Bruce A Jilk
Mass education originally mirrored society’s view that its main role was to control and discipline children in order to create pliant citizens who would fit into the new industrialized world; in short, education was to create factory fodder for mass production. Arguably, the physical form of most school buildings has barely changed since mass education was first established in its basic form at the beginning of the twentieth century.
Here, the author posits a radical view on this antiquated system. In a post-industrial world, an educational straight-jacket is no longer an appropriate model, since by its very nature it tends to diminish the prevalent cultural tendency within society, that of individualism. The effects of this approach to education create disaffected students who are more chaotic and less disciplined, partly as a result of the educational conformity they are forced to endure.
Individualism can inevitably be read on two levels; firstly, a somewhat negative ‘do whatever you like’ attitude, which flies in the face of the obvious need for discipline and self-control within society as a whole. We all recognize that personal creativity can only develop within the disciplined learner. However, it is clear that for many students who are disciplined, the standard educational format within most state-sponsored education systems excludes the possibility for that individual to grow and develop in their own way. Everything is far too confined and limited. As a consequence, education becomes stultified and boring.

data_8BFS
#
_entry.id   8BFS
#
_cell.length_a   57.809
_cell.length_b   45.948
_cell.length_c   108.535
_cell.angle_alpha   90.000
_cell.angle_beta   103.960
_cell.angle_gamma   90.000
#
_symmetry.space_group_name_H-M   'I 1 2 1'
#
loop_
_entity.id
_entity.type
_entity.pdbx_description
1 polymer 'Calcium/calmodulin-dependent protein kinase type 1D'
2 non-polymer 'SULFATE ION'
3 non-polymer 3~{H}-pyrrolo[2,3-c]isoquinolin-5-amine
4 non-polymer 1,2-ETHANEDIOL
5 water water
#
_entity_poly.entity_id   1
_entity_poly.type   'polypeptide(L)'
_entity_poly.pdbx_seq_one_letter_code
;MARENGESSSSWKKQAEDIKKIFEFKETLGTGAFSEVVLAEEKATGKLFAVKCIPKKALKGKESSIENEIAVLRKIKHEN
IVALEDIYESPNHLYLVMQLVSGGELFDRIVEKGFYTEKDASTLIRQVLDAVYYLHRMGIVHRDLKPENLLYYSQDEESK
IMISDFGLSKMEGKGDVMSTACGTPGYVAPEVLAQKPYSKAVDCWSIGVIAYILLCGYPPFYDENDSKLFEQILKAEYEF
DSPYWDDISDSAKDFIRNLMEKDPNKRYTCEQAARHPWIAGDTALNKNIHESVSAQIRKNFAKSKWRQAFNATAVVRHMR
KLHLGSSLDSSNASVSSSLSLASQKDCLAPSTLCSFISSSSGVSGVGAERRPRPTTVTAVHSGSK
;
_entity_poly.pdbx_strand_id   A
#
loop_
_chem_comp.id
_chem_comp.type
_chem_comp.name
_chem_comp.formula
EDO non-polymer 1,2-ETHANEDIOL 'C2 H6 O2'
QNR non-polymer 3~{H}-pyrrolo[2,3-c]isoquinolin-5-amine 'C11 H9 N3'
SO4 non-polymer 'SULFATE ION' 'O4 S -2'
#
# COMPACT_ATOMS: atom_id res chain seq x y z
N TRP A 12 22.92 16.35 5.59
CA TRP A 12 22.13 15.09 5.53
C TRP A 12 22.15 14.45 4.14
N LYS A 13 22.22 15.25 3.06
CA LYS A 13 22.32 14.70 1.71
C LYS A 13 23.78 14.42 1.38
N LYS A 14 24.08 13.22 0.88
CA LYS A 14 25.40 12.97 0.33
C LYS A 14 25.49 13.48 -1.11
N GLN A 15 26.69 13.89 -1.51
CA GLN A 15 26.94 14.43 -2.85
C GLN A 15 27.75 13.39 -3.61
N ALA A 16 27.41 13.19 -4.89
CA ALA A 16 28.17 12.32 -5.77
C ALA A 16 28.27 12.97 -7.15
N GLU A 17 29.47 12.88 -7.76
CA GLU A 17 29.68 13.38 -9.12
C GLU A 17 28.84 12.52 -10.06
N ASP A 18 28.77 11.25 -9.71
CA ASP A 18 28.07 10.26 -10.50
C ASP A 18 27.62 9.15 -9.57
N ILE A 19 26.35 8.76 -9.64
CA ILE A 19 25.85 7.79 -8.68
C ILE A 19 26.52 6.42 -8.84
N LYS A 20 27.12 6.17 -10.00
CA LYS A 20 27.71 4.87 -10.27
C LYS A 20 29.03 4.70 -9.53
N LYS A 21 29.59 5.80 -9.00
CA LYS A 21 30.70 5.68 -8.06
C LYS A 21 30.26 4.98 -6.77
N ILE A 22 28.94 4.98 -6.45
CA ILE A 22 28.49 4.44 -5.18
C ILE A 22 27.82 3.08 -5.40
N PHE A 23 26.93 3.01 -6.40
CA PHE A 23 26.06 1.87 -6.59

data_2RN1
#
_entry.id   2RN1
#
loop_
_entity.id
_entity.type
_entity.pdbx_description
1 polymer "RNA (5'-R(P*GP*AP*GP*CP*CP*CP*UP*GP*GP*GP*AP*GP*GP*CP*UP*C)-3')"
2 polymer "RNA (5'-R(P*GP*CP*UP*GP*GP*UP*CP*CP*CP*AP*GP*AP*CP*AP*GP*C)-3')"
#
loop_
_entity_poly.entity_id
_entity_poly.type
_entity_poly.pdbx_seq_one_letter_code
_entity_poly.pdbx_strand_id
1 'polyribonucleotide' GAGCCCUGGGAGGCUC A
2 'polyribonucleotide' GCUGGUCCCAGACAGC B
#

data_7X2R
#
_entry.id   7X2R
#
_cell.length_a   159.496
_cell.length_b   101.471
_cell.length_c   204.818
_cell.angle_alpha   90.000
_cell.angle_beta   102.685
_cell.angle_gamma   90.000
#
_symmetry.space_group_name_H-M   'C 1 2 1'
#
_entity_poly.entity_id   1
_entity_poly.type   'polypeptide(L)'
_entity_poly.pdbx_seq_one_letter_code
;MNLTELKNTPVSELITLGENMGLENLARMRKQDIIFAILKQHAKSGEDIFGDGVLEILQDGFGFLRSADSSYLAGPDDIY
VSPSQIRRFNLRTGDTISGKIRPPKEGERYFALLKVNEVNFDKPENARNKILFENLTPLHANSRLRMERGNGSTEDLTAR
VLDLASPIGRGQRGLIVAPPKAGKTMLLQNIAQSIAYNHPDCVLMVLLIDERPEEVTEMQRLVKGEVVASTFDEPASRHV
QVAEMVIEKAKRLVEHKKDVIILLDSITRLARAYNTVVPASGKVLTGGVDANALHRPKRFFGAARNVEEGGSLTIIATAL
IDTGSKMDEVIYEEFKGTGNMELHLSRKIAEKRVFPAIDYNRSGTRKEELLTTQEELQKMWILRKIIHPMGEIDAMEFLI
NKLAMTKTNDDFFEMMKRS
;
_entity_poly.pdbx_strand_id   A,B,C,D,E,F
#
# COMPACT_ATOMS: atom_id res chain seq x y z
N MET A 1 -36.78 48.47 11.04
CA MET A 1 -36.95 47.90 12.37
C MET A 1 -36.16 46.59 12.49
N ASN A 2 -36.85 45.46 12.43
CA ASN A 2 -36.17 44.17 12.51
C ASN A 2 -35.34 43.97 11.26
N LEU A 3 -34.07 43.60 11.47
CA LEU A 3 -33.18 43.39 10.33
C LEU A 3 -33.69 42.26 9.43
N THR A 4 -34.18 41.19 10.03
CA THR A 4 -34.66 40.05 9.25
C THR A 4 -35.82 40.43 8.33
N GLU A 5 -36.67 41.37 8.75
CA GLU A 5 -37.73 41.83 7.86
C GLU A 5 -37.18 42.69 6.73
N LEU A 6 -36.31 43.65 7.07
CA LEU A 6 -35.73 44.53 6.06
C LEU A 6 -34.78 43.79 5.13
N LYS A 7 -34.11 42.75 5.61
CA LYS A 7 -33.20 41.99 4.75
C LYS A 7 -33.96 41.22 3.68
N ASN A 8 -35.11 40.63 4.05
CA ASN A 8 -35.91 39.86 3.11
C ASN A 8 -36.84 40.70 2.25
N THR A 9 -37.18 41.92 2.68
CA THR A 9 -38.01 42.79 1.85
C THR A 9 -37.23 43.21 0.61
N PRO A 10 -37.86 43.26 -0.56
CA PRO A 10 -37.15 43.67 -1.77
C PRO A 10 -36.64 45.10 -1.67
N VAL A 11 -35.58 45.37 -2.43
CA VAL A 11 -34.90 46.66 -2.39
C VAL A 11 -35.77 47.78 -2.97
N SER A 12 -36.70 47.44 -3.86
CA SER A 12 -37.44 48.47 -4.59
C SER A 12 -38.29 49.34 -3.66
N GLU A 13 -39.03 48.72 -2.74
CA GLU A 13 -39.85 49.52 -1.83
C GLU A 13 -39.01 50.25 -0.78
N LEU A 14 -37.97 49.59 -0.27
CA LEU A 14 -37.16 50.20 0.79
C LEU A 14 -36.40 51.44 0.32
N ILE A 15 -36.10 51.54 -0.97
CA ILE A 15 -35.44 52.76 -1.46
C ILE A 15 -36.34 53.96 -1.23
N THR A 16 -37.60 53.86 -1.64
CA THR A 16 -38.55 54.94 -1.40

However, it is possible to design environments which expand the possibilities for learning, and the author develops his argument along these lines. He illustrates his polemic with a case study, which is conceived along radically inclusive lines. The Ingunnarskoli in Reykjavik adopts a ‘bottom up’ approach (as opposed to a top down approach) where the priorities are established by the community, rather than a pre-determined set of standardized educational guidelines such as the Area Guidelines for Schools.